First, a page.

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Does anyone know of a defined standard for Pagination? We have a consultant company that buildt a website for us and part of the site has a list of items that uses pagination. They have a pretty standard pagination layout consisting of two buttons on either side of a list of numbers (links).

[<<]  [<]   1   2   3   4   5   [>]  [>>]

The buttons [<] and [>] move you through the pages, either back on or forward one. THe numbers are all direct links to the pages.

The problem I have is with the buttons with the double 'arrows'. I think these should take you to the First or Last page. Everyone here agrees with that and expect it to work that way. However, the company that has designed the site has those buttons jumping 10 pages forward or backwards. I"ve never seen this done like this, and so the expected behavior isn't what myself and other users are expecting. This site just went live last night and we've already had 3 users report this functionality as a bug.

Is there a set of standards I can use for this to show the consultants? They don't want to change this functionality.

Thanks in advance.

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I agree with the below two posters, but I wanted to add that when I do a first/last button using characters I would usually do them using the pipe to show the "end" (e.g. [|<] or [|<<]) –  GunnerL3510 Jul 6 '12 at 17:08

3 Answers 3

up vote 3 down vote accepted

The problem with pagination standards is the best solution really depends on:

  • what it being paginated
  • the size of the result set
  • the performance and technical feasibility of moving through the result set

In your specific case, I would not expect a double arrow to move 10. This could be more useful than first/last, but the arbitrary 10 value should be displayed to the user in some way.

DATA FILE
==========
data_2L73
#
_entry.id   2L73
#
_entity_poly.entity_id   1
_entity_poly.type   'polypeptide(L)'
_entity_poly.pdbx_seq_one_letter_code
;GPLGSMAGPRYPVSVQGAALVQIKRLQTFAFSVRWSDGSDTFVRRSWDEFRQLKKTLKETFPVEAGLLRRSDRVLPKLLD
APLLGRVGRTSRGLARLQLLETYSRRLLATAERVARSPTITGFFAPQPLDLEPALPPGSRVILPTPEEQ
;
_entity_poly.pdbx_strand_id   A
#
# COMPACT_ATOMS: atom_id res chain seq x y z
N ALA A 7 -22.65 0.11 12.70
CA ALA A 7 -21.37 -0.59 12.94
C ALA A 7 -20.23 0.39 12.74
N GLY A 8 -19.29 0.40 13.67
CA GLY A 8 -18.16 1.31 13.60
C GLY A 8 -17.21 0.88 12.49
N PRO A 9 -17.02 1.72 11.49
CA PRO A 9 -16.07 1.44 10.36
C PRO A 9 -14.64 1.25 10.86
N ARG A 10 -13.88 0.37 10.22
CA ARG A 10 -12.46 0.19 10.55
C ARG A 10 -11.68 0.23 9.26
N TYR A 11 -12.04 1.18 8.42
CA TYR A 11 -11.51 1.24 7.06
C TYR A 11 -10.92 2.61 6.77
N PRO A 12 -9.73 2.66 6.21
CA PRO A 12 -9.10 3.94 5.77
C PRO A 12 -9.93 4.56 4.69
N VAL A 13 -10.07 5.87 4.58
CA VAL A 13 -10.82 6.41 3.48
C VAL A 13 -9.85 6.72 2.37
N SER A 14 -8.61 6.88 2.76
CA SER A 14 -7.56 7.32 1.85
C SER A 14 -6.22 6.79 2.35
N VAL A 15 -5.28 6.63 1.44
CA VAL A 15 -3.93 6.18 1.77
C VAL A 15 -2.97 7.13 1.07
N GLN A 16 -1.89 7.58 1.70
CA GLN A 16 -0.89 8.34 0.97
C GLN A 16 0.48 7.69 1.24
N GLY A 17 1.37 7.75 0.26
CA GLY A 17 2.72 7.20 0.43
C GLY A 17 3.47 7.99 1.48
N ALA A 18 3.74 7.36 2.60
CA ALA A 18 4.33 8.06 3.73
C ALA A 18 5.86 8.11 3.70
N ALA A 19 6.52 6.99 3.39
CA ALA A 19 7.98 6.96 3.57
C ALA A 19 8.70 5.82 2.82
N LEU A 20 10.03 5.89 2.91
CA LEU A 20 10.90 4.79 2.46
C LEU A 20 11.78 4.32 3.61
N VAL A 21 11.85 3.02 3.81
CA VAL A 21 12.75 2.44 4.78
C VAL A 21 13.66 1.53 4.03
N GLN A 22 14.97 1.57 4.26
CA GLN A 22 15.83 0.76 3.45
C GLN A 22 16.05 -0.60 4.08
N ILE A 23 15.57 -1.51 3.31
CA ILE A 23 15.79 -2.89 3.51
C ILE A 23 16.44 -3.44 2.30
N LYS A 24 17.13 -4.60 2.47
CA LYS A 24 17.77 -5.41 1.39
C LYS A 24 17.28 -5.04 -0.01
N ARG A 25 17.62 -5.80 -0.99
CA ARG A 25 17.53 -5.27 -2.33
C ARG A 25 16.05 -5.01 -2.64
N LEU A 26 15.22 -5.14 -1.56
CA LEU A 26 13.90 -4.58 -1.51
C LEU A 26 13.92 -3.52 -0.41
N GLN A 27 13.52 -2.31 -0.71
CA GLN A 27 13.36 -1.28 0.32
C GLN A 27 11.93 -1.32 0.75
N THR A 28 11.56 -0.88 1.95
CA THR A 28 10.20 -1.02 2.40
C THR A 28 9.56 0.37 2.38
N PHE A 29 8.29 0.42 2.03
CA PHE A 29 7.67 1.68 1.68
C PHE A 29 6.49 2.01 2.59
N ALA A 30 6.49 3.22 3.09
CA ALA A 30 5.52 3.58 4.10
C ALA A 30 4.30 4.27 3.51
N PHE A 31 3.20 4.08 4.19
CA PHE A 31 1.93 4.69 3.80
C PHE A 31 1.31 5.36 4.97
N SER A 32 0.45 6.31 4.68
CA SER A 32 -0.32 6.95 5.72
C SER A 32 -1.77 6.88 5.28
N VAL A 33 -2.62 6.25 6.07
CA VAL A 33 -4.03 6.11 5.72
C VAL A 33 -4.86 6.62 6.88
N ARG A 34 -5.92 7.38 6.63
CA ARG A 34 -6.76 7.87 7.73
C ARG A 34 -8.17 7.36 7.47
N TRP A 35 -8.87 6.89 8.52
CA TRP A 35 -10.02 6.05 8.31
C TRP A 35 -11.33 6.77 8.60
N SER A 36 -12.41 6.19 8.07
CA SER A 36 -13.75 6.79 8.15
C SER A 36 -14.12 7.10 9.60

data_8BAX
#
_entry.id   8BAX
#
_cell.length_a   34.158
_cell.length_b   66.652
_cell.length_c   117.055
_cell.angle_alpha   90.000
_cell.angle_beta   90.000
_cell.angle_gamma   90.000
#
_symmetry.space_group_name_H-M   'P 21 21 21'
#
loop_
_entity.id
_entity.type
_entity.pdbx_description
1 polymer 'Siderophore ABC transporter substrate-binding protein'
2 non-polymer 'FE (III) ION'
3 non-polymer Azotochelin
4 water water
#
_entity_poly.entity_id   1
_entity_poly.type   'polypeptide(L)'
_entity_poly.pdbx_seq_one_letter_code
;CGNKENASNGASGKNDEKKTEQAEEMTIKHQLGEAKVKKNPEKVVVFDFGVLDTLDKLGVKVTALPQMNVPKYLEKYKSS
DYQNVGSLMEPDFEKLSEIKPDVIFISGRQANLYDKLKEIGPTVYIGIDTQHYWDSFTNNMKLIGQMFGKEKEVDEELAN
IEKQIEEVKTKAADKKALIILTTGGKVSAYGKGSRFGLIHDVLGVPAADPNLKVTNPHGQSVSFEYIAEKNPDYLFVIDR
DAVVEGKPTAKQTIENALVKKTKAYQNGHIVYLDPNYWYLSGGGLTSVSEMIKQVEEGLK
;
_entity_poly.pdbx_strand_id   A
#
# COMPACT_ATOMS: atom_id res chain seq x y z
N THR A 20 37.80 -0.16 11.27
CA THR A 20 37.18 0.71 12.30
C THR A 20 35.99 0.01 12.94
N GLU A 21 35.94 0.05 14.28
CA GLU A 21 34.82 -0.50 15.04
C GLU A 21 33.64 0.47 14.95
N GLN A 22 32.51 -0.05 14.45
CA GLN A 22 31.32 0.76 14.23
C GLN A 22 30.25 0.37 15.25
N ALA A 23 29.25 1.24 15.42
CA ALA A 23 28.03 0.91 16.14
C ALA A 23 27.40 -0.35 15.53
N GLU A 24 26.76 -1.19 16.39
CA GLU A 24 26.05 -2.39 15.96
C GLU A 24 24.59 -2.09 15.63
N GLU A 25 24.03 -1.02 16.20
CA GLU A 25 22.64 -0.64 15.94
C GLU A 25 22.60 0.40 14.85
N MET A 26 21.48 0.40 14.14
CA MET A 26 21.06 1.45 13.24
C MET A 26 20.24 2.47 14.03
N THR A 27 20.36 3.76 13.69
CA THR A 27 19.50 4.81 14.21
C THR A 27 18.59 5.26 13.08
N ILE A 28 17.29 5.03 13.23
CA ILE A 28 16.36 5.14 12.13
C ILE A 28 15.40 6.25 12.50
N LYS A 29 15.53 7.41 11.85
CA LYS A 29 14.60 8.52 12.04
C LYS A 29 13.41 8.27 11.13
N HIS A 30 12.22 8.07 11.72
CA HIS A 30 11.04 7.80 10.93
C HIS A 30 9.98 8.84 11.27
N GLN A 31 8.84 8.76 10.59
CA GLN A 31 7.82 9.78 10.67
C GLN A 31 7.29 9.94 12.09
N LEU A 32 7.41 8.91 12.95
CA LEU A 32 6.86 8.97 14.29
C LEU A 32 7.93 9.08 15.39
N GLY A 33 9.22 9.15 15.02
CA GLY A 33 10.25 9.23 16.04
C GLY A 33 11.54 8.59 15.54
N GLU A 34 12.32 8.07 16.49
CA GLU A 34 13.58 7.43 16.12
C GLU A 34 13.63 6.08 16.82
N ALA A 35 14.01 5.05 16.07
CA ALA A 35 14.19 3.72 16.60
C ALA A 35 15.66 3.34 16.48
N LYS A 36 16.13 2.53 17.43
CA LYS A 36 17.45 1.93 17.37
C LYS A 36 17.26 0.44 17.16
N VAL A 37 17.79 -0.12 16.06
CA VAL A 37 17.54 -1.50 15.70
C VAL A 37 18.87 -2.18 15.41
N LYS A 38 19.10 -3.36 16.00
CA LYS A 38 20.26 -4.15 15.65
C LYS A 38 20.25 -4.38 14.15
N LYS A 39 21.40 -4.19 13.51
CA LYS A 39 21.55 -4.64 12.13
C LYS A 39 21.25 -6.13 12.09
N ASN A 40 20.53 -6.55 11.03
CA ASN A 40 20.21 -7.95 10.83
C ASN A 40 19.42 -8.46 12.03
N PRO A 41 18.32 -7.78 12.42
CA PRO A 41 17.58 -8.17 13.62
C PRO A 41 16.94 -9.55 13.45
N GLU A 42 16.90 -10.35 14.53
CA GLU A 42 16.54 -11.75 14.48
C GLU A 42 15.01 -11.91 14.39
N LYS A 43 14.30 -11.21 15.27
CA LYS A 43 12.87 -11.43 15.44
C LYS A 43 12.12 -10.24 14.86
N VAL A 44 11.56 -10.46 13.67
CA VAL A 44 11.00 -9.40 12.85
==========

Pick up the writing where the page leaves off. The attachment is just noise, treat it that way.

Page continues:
Here are some UI pagination examples:

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Thanks James. I agree with everything you've said, and so does everyone I work with. I'm going to tell the guys designing this thing to at least give us a tool tip telling us we're only are navigating 10 items instead of moving to the first or last. –  Jeff Reddy Jul 6 '12 at 17:54
Awesome, Jeff. Good luck with the new site. –  James Lawruk Jul 6 '12 at 18:20

I have never heard of anything like standards but I have always coded it the way you describe. I could see forward 10 being useful if you had a relatively large number of pages but annoying for an extremely large number. However, if you have that many pages, users are unlikely to page through the data anyway. Searching is whats needed in that case. Anyway, a consultant telling you that your are wrong seems like you should be looking for a new consultant. They may disagree (and i could see their side of the argument) but you should have the final say...

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I would agree. This consultant company seems to think they're way is always right. We've had other issues with them, like the Log Out button doesn't log you out if you checked the Remember Me check box when logging in. If you do, you're logged in until you clear your cookies, because the one they created never expires. –  Jeff Reddy Jul 6 '12 at 17:52

Personally, I that the buttons to the far left and far right should move to the first and last pages, respectively. However, I also think that the company that made it used the correct behavior considering they are using double arrows. To me, the double arrow indicates that it does the same thing as the single arrow, but more. In other words, I think it makes sense that double arrows move 10 pages to the left or right since the single arrows move 1 page to the left or right.


  • I agree with the behavior with respect to the symbols used.
  • I don't agree with the choice of symbols. In most cases, I think a single arrow + vertical line ( l< and >l ) would be more clear, but that's just my personal opinion.
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